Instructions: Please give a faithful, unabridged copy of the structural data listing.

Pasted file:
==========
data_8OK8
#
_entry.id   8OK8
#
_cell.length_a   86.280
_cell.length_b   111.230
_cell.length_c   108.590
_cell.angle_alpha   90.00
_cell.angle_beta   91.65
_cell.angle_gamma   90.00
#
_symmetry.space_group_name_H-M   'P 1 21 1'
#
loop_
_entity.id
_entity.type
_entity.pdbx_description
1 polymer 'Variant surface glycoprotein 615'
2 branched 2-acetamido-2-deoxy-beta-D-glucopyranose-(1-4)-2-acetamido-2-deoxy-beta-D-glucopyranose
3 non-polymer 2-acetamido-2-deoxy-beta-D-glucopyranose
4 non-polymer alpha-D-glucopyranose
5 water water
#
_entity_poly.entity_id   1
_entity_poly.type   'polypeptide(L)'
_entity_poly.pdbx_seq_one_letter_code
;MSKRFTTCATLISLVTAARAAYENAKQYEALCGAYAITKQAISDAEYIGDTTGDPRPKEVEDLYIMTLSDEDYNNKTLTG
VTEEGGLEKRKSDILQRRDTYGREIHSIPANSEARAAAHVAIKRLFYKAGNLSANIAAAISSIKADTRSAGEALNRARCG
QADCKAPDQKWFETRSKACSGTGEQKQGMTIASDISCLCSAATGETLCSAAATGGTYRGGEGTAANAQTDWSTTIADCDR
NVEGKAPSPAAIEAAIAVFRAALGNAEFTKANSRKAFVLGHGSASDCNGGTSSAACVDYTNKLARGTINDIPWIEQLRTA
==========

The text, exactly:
data_8OK8
#
_entry.id   8OK8
#
_cell.length_a   86.280
_cell.length_b   111.230
_cell.length_c   108.590
_cell.angle_alpha   90.00
_cell.angle_beta   91.65
_cell.angle_gamma   90.00
#
_symmetry.space_group_name_H-M   'P 1 21 1'
#
loop_
_entity.id
_entity.type
_entity.pdbx_description
1 polymer 'Variant surface glycoprotein 615'
2 branched 2-acetamido-2-deoxy-beta-D-glucopyranose-(1-4)-2-acetamido-2-deoxy-beta-D-glucopyranose
3 non-polymer 2-acetamido-2-deoxy-beta-D-glucopyranose
4 non-polymer alpha-D-glucopyranose
5 water water
#
_entity_poly.entity_id   1
_entity_poly.type   'polypeptide(L)'
_entity_poly.pdbx_seq_one_letter_code
;MSKRFTTCATLISLVTAARAAYENAKQYEALCGAYAITKQAISDAEYIGDTTGDPRPKEVEDLYIMTLSDEDYNNKTLTG
VTEEGGLEKRKSDILQRRDTYGREIHSIPANSEARAAAHVAIKRLFYKAGNLSANIAAAISSIKADTRSAGEALNRARCG
QADCKAPDQKWFETRSKACSGTGEQKQGMTIASDISCLCSAATGETLCSAAATGGTYRGGEGTAANAQTDWSTTIADCDR
NVEGKAPSPAAIEAAIAVFRAALGNAEFTKANSRKAFVLGHGSASDCNGGTSSAACVDYTNKLARGTINDIPWIEQLRTA